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Cover Letter vs. Resume: Main Differences

Cover Letter vs. Resume: Main Differences


What's the Difference Between a Cover Letter and a Resume

What's the Difference Between a Cover Letter and a Resume?

When you are applying for a job, you need to provide both a well-structured resume and a cover letter. While both are supposed to describe your work experience, qualifications, and hard and soft skills, the two documents have different purposes and not always equally important to an employer.

That being said, a resume and a cover letter require different approaches, which is what we are going to focus on in this article.

What a Resume Includes

Let's start with a resume since it is the document that is always required, unlike a cover letter.

Typically, a resume provides employers with detailed information about your education and work experience. Adding your accomplishments associated with each job may also be a good idea, as it will show your employer what you are capable of and how much value you managed to add to those roles.

To make your resume more effective and easier to read, we recommend creating bulleted or numbered lists, whether it's a list of all the jobs you have held or your soft skills. The average recruiter spends just about 6 seconds scanning a resume, which often doesn't allow them to assess an applicant's abilities. This is why your resume should be simple, coherent, and well-presented.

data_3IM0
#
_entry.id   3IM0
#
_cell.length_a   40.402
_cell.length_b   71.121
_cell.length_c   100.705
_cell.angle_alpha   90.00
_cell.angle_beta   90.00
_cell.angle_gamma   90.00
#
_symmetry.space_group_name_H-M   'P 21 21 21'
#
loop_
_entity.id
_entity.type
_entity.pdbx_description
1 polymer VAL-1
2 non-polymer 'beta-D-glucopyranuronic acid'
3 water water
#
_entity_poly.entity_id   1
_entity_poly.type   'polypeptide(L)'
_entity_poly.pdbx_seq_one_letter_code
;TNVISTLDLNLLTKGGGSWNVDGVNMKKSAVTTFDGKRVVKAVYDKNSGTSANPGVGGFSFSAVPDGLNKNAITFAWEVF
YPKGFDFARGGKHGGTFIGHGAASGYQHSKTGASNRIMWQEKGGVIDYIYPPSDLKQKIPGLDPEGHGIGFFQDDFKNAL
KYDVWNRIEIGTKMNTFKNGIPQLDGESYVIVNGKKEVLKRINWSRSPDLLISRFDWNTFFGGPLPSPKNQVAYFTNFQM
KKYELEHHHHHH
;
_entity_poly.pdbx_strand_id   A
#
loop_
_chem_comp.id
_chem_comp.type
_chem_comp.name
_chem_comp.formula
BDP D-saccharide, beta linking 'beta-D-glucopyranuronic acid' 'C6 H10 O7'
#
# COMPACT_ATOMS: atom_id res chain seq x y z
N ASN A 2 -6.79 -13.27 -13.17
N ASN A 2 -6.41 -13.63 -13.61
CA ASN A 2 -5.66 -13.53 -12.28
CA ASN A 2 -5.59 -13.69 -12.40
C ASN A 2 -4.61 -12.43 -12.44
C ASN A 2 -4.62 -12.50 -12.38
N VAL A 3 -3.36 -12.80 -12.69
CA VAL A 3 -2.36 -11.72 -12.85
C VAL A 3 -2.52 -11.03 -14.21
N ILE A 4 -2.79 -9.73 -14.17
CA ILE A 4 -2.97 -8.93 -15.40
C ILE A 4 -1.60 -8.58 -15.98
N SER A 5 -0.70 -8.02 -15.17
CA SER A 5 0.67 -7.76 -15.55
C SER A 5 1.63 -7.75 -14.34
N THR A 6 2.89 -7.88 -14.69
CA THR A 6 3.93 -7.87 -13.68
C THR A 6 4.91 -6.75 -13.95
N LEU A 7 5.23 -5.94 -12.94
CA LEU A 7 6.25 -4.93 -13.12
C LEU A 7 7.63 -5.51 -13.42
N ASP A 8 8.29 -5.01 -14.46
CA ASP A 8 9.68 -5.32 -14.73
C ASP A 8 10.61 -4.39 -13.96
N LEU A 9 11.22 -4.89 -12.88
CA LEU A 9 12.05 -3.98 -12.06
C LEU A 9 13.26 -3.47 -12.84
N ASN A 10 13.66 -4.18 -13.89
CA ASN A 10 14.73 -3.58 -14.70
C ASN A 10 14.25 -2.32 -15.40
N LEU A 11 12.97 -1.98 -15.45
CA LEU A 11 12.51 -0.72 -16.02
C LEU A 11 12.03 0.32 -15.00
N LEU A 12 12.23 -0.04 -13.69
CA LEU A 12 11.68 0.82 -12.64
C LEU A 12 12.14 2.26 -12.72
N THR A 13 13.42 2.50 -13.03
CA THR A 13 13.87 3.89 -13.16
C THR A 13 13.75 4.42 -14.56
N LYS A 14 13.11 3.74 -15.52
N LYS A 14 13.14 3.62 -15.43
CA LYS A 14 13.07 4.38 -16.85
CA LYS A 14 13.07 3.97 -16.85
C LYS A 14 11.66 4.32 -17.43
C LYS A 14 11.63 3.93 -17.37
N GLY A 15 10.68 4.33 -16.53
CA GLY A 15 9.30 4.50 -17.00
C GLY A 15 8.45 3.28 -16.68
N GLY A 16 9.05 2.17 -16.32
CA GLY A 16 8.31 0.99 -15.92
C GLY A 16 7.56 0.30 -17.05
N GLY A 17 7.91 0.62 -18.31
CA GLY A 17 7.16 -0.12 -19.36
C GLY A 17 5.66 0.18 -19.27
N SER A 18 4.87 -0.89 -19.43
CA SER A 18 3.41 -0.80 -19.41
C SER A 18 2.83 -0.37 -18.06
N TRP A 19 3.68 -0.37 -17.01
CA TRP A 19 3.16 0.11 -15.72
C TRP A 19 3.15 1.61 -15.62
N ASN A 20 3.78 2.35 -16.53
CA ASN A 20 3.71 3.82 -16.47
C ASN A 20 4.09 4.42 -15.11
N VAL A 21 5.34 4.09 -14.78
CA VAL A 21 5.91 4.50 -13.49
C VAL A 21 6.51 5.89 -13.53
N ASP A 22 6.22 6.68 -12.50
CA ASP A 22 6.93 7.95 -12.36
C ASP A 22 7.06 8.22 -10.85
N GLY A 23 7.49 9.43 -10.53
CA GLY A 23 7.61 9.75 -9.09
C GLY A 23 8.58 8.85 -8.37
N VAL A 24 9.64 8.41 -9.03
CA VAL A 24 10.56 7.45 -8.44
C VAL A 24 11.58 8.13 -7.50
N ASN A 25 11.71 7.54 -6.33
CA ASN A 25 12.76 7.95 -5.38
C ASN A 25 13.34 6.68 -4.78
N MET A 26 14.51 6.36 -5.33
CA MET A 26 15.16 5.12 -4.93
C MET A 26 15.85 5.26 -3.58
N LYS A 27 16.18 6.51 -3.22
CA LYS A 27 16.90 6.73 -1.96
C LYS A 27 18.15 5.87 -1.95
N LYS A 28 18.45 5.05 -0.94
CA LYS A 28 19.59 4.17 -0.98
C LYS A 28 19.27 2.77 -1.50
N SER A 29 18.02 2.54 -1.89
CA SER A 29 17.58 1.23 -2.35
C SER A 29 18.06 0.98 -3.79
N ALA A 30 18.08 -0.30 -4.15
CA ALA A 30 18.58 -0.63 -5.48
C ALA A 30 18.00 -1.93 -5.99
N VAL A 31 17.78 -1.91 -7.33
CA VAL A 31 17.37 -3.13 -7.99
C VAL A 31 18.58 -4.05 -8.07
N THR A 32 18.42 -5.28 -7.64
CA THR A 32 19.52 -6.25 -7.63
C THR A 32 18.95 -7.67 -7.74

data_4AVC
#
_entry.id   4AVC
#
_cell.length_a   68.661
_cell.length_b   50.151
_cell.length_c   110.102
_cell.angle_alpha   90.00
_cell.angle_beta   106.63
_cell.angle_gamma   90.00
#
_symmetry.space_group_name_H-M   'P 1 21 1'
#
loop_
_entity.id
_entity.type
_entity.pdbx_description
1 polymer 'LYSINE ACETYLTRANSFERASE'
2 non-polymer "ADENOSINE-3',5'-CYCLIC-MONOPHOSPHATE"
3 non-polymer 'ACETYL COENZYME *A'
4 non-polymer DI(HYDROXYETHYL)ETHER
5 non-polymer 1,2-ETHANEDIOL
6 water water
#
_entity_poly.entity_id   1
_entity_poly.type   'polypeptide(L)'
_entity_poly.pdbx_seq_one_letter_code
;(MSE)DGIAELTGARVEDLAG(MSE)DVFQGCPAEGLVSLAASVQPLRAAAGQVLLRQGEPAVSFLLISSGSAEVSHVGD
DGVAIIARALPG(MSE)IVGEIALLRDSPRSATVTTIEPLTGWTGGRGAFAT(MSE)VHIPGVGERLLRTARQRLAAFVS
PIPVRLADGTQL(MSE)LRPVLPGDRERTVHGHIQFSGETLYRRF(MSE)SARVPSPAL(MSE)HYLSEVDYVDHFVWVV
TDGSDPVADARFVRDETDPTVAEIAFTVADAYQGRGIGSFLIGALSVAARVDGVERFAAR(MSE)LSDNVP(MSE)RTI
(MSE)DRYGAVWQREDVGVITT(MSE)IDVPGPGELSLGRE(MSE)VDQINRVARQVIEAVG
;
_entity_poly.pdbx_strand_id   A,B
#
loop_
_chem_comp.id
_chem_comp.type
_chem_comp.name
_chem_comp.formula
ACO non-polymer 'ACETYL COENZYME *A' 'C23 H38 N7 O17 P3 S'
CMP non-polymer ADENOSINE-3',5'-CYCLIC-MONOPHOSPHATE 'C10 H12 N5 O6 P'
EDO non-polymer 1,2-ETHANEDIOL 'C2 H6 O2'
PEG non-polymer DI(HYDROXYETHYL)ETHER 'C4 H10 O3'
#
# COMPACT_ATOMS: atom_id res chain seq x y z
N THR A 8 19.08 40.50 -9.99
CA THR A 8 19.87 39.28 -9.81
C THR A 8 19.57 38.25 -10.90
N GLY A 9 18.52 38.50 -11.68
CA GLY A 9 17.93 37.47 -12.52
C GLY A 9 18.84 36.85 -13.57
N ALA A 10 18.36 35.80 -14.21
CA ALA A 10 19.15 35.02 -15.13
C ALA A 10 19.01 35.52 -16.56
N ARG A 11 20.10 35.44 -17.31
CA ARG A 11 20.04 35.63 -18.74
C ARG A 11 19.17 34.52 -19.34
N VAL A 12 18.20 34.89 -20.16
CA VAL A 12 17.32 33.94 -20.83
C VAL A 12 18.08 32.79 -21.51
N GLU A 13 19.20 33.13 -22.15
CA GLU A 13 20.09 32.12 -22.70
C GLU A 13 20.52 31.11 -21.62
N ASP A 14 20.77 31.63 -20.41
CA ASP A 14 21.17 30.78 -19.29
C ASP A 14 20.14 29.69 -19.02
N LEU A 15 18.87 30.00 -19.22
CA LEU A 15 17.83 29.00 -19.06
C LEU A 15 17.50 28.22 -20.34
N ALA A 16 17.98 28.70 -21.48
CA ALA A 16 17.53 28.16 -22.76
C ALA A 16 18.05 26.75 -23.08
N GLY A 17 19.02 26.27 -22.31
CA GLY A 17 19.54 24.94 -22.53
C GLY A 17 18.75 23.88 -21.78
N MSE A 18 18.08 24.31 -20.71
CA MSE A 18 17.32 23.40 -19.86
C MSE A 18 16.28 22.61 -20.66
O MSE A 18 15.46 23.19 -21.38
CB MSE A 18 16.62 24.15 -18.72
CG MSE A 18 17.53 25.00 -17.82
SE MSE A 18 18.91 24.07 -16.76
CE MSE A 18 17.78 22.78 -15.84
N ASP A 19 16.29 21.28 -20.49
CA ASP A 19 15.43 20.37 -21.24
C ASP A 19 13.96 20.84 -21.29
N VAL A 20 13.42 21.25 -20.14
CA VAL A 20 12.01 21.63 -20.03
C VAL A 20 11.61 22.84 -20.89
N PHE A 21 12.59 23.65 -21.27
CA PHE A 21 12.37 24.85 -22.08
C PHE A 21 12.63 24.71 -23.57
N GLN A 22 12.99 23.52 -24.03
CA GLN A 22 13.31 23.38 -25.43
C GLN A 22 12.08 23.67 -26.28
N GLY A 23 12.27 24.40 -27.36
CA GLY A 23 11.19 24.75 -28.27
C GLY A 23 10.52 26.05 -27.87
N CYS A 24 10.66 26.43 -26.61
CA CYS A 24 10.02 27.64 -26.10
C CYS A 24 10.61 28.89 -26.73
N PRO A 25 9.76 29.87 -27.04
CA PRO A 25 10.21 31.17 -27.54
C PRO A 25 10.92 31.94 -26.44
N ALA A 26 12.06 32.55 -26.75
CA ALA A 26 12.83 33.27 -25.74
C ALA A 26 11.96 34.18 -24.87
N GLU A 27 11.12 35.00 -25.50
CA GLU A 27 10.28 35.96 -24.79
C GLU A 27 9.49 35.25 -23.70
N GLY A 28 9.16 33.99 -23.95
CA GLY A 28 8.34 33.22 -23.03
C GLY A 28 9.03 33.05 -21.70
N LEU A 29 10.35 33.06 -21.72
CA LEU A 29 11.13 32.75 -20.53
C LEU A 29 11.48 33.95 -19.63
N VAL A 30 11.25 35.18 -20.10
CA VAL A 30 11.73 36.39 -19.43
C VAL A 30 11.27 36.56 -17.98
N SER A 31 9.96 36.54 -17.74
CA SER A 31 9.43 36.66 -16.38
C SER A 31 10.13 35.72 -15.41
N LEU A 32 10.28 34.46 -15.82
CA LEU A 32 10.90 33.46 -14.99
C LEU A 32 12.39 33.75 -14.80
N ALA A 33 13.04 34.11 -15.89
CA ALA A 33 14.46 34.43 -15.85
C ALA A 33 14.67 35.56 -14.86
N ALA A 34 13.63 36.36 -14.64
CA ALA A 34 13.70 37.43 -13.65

How to Organize a Resume

Speaking of a resume's structure, it usually includes the following elements:

  • Education. In this section, you should list your highest degrees and those that are most relevant to the position you are applying for. If you are looking for a job as a Research Scientist, you'll have way more chances of getting hired if you include your Master's and Ph.D. degrees. However, if you are still in high school or college, include information about when you started attending classes and your expected graduation year.
  • Qualifications. Here you are supposed to include your workplace accomplishments and achievements. If you are applying for a position as a Sales Manager, you can mention your conversion rate of 11% at a previous similar job. Recruiters like to see numbers, as they are easier to read than text, but don't flood your resume with figures. Including any official certifications would also be very helpful and advantageous.
  • Skills required and essential for the position you are applying for. It will show your potential employer how much your abilities match their requirements. For instance, if you are interested in a Data Entry Clerk position, you should indicate your fast typing speed and extreme precision and accuracy in your resume.

What a Cover Letter Includes

When you submit a resume and cover letter, the latter is a document in which you have an opportunity to be a bit more creative than in your resume and show your personality. This is your chance to demonstrate your passion for the job you are applying for.